Phnom Penh Hash House Harriers: In the Spotlight – Setting the Record Straight

In the Spotlight – Setting the Record Straight

In the Spotlight – Setting the Record Straight
By Ed "Hazukashii" Howell
25 June 2021

Over the years, I have seen many historical references made about the founding and early days of the Hash House Harriers. John Duncan, Mike Lyons, and a few others drafted up accounts that circulated widely in the 1970s and 80s, and unfortunately still do right up to the present day. They were best effort assumptions made on the limited amount of information that these early historians had on hand. Fear not, even Mother Hash still gets it wrong on some facts.

In the 1980s, Tim 'Magic' Hughes undertook a massive effort of researching, and discovered better and more detailed information. Magic published the quintessential book on hashing titled "On-On!" 1938-1988, A Golden Jubilee. This book dispelled many of the earlier accounts that had been circulating. Continuing to update and research, he was the chief authority on the early history of the HHH up until his untimely passing in 1998.

Likewise, William 'Tumbling Bill' Panton collected and cataloged the existence of hash clubs all over the world for about 40 years, beginning in the 1970s. Assisted by a few tech savvy hashers, the whole listing of clubs has been placed online as the HHH Genealogy Project.

Other hash historians produced very informative publications, including ZiPpY, Flying Booger, and Amnesia, that continued to refine the information and publish it for the benefit of hashers worldwide. Shakesprick originally set up and maintained a website called Hashapedia, but is now repackaging all that collected history, and more, and publishes an excellent On On – A History Magazine of the Hash House Harriers. This magazine is dedicated to showcasing various accounts of history of club's actions in more recent times, primarily over the past 50 years, when hashing began to seriously spread out to each continent.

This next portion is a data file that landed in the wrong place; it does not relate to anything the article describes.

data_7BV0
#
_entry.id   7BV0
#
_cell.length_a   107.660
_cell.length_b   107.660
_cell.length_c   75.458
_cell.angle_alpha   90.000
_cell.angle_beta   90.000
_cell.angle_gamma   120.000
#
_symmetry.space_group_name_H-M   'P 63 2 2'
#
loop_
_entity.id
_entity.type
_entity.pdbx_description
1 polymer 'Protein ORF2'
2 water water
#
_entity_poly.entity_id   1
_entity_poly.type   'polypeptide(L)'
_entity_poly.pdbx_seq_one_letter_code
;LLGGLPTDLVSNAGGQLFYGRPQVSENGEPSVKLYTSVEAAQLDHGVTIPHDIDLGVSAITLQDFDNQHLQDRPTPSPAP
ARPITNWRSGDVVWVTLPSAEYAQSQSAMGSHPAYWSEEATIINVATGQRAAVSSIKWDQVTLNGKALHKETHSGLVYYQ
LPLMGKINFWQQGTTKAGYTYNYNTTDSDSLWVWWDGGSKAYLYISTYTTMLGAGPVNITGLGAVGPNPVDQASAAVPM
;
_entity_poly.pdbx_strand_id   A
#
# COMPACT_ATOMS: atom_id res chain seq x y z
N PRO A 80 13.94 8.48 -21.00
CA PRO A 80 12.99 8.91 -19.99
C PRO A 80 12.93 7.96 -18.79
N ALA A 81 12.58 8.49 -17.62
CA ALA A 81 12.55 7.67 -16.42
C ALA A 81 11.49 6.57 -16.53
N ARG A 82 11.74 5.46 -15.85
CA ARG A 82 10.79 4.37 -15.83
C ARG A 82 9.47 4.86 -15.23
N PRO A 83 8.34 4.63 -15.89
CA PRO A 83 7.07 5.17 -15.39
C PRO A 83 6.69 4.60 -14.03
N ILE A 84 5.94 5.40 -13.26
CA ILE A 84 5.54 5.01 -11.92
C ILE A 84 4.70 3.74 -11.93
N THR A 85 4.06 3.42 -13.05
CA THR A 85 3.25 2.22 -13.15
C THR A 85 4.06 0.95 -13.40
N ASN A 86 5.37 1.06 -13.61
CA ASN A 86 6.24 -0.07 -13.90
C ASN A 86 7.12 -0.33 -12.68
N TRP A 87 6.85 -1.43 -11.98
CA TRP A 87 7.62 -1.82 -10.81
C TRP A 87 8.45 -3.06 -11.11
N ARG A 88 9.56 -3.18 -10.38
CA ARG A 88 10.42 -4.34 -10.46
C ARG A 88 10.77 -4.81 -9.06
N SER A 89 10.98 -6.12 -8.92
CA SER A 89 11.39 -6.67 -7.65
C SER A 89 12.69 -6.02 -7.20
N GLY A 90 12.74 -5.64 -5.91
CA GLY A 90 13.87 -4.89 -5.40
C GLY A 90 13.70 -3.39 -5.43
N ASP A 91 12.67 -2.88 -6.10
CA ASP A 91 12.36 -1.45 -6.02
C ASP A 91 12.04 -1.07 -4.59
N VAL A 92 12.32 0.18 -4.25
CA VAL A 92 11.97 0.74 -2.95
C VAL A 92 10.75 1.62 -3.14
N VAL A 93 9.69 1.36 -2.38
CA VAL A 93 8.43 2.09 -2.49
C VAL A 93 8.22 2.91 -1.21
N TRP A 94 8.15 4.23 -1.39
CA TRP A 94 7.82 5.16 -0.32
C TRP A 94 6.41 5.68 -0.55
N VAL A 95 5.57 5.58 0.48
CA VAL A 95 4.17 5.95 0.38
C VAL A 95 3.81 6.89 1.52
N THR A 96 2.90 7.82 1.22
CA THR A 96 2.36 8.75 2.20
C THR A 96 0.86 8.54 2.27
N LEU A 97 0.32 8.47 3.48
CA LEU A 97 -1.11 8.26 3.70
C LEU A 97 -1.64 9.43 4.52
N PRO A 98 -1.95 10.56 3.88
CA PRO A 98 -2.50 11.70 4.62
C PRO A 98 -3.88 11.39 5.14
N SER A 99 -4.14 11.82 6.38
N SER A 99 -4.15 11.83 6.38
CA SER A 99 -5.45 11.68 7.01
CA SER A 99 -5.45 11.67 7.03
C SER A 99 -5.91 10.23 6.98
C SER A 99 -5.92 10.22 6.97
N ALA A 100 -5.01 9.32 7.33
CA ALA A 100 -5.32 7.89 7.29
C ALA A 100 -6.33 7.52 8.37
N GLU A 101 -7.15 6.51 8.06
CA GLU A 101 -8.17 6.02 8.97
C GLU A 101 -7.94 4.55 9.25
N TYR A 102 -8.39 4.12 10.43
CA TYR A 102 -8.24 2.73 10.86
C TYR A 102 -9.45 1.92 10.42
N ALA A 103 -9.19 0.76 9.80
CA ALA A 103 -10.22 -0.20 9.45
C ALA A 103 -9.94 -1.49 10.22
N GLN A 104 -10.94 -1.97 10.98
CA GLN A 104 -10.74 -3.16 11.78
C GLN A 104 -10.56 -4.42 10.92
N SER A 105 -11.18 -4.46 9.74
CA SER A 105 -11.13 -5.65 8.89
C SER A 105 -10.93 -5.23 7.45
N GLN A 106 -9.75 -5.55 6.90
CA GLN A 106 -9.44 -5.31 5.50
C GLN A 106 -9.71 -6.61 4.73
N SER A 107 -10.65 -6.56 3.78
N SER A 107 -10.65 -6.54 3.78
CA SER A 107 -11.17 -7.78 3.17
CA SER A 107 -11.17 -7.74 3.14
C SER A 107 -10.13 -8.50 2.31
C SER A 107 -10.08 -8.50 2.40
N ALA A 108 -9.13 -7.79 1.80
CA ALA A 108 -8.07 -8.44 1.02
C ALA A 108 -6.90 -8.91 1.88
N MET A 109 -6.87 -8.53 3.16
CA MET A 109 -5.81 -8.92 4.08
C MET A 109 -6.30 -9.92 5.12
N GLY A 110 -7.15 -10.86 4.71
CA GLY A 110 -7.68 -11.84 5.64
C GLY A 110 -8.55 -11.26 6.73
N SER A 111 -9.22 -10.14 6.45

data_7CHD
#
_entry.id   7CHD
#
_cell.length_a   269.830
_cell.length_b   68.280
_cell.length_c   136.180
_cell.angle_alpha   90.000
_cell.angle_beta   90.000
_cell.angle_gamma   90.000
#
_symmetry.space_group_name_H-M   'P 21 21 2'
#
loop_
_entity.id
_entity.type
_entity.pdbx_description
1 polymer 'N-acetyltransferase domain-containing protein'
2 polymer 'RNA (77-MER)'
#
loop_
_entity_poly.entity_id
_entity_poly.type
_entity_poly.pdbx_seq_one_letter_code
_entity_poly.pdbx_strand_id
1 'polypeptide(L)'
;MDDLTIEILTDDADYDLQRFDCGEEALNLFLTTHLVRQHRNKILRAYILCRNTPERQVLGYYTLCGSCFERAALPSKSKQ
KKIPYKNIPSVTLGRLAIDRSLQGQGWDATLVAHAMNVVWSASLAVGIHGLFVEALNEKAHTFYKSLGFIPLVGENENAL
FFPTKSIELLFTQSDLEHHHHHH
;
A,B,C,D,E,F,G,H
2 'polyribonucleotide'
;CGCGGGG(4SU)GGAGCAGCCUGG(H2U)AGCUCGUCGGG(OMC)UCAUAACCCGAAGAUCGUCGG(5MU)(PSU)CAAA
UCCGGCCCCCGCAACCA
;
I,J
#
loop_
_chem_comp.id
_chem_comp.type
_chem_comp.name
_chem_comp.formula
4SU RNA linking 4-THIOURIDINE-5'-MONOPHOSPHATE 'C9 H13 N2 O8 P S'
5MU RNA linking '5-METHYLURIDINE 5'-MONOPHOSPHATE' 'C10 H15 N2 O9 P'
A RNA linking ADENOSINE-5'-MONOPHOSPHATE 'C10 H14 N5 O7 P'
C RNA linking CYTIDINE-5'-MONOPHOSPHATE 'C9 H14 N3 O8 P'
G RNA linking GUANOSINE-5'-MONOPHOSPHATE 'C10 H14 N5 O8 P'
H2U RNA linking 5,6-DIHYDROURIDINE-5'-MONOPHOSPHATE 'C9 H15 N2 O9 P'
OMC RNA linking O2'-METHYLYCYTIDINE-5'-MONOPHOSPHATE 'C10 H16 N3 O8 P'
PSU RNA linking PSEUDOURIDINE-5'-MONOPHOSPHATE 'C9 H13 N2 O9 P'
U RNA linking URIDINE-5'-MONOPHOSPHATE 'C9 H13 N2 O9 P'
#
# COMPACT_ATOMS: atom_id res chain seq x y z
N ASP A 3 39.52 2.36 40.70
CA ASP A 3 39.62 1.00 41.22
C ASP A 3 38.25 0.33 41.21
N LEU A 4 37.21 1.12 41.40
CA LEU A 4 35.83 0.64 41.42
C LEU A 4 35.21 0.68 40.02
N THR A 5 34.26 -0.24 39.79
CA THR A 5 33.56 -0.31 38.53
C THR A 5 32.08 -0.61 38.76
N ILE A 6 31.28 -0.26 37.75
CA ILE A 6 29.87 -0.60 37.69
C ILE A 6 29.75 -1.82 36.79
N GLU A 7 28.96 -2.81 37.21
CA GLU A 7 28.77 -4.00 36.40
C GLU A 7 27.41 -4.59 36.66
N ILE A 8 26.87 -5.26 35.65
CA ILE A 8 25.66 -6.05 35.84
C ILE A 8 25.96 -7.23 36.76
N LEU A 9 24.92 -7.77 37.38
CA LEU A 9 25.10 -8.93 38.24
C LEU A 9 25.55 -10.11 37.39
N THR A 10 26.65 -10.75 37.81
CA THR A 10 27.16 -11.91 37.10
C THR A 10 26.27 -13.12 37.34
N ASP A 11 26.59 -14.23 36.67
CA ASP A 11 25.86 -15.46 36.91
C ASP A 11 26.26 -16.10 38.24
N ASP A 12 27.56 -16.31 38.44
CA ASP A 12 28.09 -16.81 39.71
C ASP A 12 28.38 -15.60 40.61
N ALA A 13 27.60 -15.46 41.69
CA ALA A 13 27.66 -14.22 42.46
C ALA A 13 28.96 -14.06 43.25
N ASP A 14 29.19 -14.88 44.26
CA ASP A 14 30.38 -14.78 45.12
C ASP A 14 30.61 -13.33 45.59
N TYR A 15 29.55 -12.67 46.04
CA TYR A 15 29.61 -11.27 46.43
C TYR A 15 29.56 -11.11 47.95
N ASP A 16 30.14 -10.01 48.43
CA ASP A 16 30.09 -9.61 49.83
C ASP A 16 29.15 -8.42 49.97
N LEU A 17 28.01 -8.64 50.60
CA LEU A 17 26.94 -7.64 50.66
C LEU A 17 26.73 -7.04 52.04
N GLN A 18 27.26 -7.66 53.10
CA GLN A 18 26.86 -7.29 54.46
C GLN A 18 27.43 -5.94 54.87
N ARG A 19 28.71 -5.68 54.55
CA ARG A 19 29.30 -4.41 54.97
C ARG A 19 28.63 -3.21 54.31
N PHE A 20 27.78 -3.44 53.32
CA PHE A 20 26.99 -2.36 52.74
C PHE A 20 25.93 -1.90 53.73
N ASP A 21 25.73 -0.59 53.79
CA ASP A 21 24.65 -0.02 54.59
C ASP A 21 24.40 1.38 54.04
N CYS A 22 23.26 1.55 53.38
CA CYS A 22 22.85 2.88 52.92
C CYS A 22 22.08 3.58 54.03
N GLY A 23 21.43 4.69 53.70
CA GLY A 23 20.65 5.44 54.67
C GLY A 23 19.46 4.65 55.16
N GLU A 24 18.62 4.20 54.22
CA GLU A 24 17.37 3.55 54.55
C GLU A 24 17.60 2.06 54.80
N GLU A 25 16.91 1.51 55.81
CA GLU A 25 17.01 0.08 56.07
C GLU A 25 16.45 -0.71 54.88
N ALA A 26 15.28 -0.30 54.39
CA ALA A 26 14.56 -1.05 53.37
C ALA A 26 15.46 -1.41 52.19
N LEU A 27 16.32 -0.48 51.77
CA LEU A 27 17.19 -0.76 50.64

I have been reading all of these historical accounts over the past 4 decades, and have always been intrigued by the details. After retiring from the military, I started to get more serious about digging into all the documents I could find, and have spent the past decade reading, researching, and writing about the origins, as well as other details of hashing around the world. So, without further ado, I would like to dispel many of the false accounts of HHH history.

1. Gispert, and the other founders were British military officers posted to Kuala Lumpur. Another version is they were officer living in military barracks. – FALSE: Actually, they were British expats, working in Kuala Lumpur at the time. The only one that specifically had any military affiliation was Gispert, both he and 'Torch' Bennet worked together for Evatt & Co as accountants. Many of the founders did live in the club chambers, that were part of the Royal Selangor Club, but these were not military barracks. Gispert participated in weekly Monday evening drills as an officer in the Selangor Battalion of the Federated Malay States, but this was only a unit for volunteers.

2. Gispert was an Australian. – FALSE: This mistake was derived from the report that Gispert returned to KL from Australia when the Japanese invaded the Malay peninsula in
1941. While all of that is true, the fact is, Gispert was only on leave with his wife and his 4-year-old son, Simon. They lived at 28 Circular Road, after his wife and son moved to KL. Wife and sone had recently joined him from their home back in the UK. Prior to that, he lived in the Selangor Club Chambers. Evatt & Co paid a small stipend for family members, but his wife and son were unable to join him in KL due to company policy, restricting family members until the employee had worked abroad for at least 10 years. Gispert reach the 10-year mark sometime around 1940/41.